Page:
The town, with its surface of 26.45 km², is located at an average altitude of 26 m above sea level. It is about 20 km east of Verona. The town is placed on the left bank of the river Adige. Its flat wedge-shaped territory well represents the typical landscape of the Po Valley. Belfiore borders the Comuni of Albaredo, Arcole, Cladiero, Colognola ai Colli, Ronco all'Adige, San Bonifacio, Soave, Veronella, Zevio.


The town was formerly called Porcile, from the imperial roman road Via Porciliana on which it was built. The legend claims that its name was changed into Belfiore after the visit of an important personality.

The Via Porciliana connected the Via Postumia to the Via Emilia Altinate at the time of the Roman Empire, and its course crossed Isole Belfiore, Isole Desmontà, Isola Strà, Isola Olmo, Isola Presana, Isola San Zenon and Montagnana. It is possible to assume that the Via Porcilia followed the course of the river Adige through its several meanders, and that was travelled until the feudal age, when a substantial rearrangement of the Adige's former riverbed was arranged.


The land surrounding the town was already inhabited in the pre-Roman age, by paleovenetian populations, whose presence was evidenced by discoveries around Gombion and Castelletto. The three main urban centres developed during the Middle Ages: Porcile, Zerpa and the parish of Bionde. They grew on the course of the imperial road Berengaria, placed in the 10th century by King Berengario I. Soon enough the road took the popolar name of Porciliana, because it crossed the town of Porcilia.  An instance issued by the main wealthy families of the area to the Consiglio dei Dodici di Verona on 13 January 1547, demanded to change the name of the town in Belfior, as one of its districts was called. The proposal was only partially approved, and the name changed to Belfior Porcile. The quarrel over the name continued until the arrival of Napoleone Bonaparte, between 1796 and 1812. Napoleone reformed the administration, dividing the land into districts and since the town remained under the Adige district, the name became Belfiore d'Adige, finally losing "Porcile". The name change was made official by a Royal Decree on 11 August 1867, signed by King Vittorio Emanuele II, after the proposal of the minister of internal affairs, who received the resolution of the town council in May that year.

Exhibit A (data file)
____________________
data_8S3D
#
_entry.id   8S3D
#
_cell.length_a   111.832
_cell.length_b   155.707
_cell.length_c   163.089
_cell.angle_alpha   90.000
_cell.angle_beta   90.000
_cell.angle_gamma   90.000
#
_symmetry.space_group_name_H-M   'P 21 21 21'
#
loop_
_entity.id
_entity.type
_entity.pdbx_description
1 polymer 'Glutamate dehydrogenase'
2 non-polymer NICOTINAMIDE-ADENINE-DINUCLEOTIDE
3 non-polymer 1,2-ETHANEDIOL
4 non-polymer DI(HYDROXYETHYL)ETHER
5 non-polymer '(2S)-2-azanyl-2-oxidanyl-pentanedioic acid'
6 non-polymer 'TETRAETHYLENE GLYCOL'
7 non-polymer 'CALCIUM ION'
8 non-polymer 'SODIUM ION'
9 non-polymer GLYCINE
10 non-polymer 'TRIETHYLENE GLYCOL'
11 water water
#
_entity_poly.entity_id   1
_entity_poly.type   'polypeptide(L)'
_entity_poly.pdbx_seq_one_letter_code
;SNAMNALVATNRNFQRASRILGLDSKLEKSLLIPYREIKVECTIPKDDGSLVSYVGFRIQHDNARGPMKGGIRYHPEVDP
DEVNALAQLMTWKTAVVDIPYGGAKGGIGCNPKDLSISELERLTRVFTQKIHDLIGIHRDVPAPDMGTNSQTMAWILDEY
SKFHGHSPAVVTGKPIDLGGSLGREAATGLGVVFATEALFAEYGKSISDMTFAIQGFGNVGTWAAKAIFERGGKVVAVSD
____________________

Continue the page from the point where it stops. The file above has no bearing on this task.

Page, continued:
There are several historical landmarks on the lands of Belfiore, starting with the Sanctuary of Madonna della Strà, a monument of 1143. Many other wayside shrines dedicated to the Madonna or other saints are found all around the Belfiorese countryside. Also worth visiting is Villa Cipolla, widely known as Panterona, just like the name of the area where it was built in 1692.

Moreover, there is Palazzo Moneta, an impressive building of 1563 praised by Giorgio Vasari. Worth seeing is also the peculiar "Scala dei muli", a spiral staircase built with characteristic stonework. It was used to lead the loaded mules to the granaries. It is currently undergoing restoration. More interesting buildings are Cà Tadini Banterle, Corte Bova, the oratory of Santa Croce and the old parish of 1492 dedicated to St Vito, St Modesto and St Crescienza. Finally, the church of Natività, built in 1947, commissioned by Monsignor Luigi Bosio presents a modern Roman structure and internal disposition. It holds admirable bas-relief that decorate its main and side altars, as well as the baptistery.


The economy of Belfiore is based on the cultivation and the production of pears and apples. Great part of the handicraft and trading activities revolves around agriculture.